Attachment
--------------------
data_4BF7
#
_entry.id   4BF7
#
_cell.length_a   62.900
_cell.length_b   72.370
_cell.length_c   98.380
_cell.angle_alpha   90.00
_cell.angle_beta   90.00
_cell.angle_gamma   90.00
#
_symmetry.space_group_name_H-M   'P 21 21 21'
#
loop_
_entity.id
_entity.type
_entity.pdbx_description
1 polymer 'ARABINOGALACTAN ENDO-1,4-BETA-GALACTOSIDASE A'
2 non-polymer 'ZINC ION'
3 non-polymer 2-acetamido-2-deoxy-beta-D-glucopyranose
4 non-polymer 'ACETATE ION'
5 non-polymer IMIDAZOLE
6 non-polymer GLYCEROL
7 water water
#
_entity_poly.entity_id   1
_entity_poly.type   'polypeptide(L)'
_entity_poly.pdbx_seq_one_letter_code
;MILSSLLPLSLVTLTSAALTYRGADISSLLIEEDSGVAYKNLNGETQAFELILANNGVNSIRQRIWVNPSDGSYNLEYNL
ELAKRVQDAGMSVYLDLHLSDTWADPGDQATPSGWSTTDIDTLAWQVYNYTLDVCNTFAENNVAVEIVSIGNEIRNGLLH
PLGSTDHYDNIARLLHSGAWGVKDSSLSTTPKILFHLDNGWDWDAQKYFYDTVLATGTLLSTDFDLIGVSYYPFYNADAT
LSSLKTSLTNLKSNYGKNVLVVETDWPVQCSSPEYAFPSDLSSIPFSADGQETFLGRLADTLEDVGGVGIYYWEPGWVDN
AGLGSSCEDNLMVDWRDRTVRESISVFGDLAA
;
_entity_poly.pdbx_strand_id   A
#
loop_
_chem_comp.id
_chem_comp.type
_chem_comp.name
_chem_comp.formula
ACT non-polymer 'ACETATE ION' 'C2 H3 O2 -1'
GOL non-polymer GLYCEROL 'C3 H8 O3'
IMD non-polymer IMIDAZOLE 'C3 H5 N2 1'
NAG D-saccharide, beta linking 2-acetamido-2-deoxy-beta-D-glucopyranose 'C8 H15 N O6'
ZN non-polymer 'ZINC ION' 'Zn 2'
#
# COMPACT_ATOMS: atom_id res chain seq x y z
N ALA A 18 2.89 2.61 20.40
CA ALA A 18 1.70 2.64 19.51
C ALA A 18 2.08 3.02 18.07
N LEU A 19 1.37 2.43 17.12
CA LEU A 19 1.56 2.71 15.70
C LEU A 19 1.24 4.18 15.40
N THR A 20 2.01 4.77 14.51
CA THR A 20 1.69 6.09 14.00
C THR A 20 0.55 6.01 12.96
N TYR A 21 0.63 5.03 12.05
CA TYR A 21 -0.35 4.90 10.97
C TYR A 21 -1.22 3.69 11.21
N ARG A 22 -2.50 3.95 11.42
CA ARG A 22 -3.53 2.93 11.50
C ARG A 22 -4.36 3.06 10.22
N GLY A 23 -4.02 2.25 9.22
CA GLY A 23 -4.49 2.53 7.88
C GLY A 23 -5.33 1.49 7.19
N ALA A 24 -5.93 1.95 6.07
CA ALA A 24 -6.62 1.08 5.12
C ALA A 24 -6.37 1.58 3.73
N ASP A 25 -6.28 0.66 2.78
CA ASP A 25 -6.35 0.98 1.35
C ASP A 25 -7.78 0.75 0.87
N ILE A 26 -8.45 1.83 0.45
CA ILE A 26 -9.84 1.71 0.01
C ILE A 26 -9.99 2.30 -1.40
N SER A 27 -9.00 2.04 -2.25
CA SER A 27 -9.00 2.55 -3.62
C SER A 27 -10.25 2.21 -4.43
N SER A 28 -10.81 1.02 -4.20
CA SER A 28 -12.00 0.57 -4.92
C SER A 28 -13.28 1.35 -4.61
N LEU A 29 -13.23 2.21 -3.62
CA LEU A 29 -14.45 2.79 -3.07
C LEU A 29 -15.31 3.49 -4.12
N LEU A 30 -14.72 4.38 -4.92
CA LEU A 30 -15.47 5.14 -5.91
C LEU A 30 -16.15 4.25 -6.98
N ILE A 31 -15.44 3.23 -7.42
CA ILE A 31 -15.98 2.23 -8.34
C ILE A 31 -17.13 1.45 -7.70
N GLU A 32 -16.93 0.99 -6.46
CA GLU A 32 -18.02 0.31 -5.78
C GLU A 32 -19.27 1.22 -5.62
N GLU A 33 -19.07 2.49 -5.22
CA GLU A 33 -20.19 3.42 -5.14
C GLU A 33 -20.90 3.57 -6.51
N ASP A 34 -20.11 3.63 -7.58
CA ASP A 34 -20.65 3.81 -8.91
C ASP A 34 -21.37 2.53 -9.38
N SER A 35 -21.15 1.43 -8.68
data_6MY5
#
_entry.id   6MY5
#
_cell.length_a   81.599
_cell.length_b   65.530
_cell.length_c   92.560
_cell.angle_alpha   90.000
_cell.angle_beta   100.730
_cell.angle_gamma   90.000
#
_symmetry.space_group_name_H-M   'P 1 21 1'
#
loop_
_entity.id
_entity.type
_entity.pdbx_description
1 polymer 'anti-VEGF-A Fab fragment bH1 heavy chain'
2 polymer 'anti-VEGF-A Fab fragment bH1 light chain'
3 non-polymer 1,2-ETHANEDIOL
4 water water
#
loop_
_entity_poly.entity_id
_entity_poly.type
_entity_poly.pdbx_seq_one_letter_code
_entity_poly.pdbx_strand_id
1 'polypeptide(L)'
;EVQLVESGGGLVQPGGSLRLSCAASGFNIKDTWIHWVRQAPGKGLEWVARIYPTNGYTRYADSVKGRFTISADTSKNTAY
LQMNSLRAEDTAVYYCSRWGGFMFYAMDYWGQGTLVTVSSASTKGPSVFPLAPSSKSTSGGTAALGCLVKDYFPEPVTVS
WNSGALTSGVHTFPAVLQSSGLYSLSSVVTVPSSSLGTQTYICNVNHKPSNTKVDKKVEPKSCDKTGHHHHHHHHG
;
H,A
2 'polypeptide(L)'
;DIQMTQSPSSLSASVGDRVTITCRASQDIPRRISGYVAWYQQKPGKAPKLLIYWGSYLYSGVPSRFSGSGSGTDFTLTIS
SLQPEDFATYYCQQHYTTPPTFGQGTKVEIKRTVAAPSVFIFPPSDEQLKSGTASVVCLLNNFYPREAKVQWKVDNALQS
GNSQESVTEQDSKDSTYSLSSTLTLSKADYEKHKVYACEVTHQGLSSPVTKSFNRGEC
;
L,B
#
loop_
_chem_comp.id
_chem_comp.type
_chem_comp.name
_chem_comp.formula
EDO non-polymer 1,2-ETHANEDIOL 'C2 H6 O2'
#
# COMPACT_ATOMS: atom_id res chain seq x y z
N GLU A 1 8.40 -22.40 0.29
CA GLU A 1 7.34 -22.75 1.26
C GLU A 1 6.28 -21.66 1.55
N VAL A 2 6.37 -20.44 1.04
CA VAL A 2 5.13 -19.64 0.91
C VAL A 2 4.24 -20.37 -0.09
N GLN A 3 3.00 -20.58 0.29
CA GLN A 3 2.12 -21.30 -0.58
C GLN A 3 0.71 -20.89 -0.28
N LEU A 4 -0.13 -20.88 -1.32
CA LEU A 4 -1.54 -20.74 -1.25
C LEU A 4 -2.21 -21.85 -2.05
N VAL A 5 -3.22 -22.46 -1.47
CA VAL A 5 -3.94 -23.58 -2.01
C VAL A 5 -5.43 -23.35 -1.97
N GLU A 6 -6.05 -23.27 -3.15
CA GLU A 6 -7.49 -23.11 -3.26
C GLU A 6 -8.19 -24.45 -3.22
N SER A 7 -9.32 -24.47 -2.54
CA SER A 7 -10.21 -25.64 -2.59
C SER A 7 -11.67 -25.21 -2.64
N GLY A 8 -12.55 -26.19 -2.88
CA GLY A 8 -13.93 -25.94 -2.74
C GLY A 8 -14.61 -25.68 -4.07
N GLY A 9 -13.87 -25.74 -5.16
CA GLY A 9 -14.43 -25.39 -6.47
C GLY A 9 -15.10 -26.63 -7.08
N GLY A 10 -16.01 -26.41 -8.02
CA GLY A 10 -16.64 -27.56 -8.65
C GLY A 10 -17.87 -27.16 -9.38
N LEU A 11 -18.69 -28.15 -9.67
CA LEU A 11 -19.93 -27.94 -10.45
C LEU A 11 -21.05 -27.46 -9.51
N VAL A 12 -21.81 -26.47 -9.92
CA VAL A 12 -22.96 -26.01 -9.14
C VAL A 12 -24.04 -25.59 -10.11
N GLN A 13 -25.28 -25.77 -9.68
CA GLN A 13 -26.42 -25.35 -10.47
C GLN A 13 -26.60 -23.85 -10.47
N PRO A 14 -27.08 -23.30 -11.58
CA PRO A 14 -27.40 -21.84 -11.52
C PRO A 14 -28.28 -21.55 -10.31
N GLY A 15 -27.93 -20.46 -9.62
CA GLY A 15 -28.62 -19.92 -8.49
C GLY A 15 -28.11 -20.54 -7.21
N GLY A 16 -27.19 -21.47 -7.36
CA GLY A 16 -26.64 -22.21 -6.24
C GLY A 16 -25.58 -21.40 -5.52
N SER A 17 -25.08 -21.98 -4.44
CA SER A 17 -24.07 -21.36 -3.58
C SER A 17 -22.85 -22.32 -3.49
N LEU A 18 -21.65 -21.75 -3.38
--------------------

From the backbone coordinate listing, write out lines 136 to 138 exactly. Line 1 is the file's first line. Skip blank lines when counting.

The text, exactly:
SLQPEDFATYYCQQHYTTPPTFGQGTKVEIKRTVAAPSVFIFPPSDEQLKSGTASVVCLLNNFYPREAKVQWKVDNALQS
GNSQESVTEQDSKDSTYSLSSTLTLSKADYEKHKVYACEVTHQGLSSPVTKSFNRGEC
;